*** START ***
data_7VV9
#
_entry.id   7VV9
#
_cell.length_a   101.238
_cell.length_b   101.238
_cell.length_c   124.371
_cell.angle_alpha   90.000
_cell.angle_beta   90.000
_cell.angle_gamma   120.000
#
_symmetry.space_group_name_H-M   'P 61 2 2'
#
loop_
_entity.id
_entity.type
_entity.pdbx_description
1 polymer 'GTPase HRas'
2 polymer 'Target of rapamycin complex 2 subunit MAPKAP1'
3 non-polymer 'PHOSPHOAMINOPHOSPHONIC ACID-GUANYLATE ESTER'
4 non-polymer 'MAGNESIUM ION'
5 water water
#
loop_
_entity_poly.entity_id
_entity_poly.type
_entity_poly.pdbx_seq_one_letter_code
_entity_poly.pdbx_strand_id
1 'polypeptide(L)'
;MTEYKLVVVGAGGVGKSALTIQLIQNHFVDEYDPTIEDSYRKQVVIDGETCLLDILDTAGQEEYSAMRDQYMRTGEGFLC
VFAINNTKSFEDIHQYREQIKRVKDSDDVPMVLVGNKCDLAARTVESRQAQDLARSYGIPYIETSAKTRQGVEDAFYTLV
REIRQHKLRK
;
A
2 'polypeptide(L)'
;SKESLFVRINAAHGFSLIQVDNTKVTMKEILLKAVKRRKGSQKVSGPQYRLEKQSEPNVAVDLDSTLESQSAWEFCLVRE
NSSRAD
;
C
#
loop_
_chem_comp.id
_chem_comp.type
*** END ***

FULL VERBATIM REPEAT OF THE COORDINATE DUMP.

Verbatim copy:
data_7VV9
#
_entry.id   7VV9
#
_cell.length_a   101.238
_cell.length_b   101.238
_cell.length_c   124.371
_cell.angle_alpha   90.000
_cell.angle_beta   90.000
_cell.angle_gamma   120.000
#
_symmetry.space_group_name_H-M   'P 61 2 2'
#
loop_
_entity.id
_entity.type
_entity.pdbx_description
1 polymer 'GTPase HRas'
2 polymer 'Target of rapamycin complex 2 subunit MAPKAP1'
3 non-polymer 'PHOSPHOAMINOPHOSPHONIC ACID-GUANYLATE ESTER'
4 non-polymer 'MAGNESIUM ION'
5 water water
#
loop_
_entity_poly.entity_id
_entity_poly.type
_entity_poly.pdbx_seq_one_letter_code
_entity_poly.pdbx_strand_id
1 'polypeptide(L)'
;MTEYKLVVVGAGGVGKSALTIQLIQNHFVDEYDPTIEDSYRKQVVIDGETCLLDILDTAGQEEYSAMRDQYMRTGEGFLC
VFAINNTKSFEDIHQYREQIKRVKDSDDVPMVLVGNKCDLAARTVESRQAQDLARSYGIPYIETSAKTRQGVEDAFYTLV
REIRQHKLRK
;
A
2 'polypeptide(L)'
;SKESLFVRINAAHGFSLIQVDNTKVTMKEILLKAVKRRKGSQKVSGPQYRLEKQSEPNVAVDLDSTLESQSAWEFCLVRE
NSSRAD
;
C
#
loop_
_chem_comp.id
_chem_comp.type